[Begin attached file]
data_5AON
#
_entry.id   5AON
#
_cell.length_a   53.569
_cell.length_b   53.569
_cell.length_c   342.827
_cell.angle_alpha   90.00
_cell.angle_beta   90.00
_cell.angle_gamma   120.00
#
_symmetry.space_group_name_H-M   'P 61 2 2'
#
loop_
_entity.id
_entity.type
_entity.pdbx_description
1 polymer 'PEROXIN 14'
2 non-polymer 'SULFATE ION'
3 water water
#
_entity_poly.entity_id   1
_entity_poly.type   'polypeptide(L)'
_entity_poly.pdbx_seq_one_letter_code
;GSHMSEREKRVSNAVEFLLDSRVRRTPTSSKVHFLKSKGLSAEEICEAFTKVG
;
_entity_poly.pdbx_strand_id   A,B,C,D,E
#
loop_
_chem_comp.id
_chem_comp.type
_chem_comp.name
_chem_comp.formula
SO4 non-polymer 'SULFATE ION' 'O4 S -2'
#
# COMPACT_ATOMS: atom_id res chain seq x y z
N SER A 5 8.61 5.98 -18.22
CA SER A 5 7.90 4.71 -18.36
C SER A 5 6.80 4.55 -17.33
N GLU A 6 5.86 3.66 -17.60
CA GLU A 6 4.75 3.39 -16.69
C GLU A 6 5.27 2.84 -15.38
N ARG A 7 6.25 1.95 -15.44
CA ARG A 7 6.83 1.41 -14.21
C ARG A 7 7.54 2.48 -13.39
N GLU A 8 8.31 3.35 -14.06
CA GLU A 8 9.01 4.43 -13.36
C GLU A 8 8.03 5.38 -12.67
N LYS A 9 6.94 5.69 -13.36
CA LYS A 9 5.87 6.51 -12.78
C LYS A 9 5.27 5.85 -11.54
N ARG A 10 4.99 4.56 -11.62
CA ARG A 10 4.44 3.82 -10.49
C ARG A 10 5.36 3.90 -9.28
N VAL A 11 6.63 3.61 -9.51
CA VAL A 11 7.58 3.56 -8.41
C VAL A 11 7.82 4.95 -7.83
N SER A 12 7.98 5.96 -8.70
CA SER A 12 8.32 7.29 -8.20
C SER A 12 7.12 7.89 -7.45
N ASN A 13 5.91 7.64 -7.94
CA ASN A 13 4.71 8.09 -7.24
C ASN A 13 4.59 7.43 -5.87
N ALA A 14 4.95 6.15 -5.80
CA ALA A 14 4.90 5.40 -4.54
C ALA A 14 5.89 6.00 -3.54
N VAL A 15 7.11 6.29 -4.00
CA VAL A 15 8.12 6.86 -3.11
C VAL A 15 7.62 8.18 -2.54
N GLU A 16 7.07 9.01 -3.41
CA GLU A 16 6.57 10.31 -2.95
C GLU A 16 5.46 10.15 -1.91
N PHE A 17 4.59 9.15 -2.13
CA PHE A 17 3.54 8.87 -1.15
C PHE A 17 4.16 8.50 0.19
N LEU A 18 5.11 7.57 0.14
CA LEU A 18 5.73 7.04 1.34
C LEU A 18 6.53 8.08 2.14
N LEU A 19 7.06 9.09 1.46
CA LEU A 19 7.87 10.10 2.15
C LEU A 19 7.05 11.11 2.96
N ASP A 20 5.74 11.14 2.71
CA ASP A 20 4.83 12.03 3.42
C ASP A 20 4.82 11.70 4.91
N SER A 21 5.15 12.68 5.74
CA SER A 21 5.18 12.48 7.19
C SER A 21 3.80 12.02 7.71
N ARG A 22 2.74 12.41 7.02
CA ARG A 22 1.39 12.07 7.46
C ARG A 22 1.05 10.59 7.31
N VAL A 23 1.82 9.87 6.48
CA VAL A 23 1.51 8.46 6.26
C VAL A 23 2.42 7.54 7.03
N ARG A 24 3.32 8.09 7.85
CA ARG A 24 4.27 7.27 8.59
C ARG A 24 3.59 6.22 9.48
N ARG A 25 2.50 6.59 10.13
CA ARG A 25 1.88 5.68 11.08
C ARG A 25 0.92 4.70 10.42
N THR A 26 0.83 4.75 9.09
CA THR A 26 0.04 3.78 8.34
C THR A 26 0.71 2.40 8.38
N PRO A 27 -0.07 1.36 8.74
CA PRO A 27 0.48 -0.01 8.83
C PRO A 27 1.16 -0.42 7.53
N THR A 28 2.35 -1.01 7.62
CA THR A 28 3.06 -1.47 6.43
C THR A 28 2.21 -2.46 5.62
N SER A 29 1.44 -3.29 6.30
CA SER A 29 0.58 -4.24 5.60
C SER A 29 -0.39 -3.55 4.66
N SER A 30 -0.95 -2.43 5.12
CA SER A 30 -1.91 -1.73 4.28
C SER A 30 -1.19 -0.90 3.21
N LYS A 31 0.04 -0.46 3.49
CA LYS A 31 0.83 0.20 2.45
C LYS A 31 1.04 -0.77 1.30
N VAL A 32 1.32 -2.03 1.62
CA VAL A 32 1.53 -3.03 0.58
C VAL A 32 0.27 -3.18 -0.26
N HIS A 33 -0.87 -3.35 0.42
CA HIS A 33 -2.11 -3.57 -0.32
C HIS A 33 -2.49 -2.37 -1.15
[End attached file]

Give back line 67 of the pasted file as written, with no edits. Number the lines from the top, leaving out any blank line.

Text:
N VAL A 15 7.11 6.29 -4.00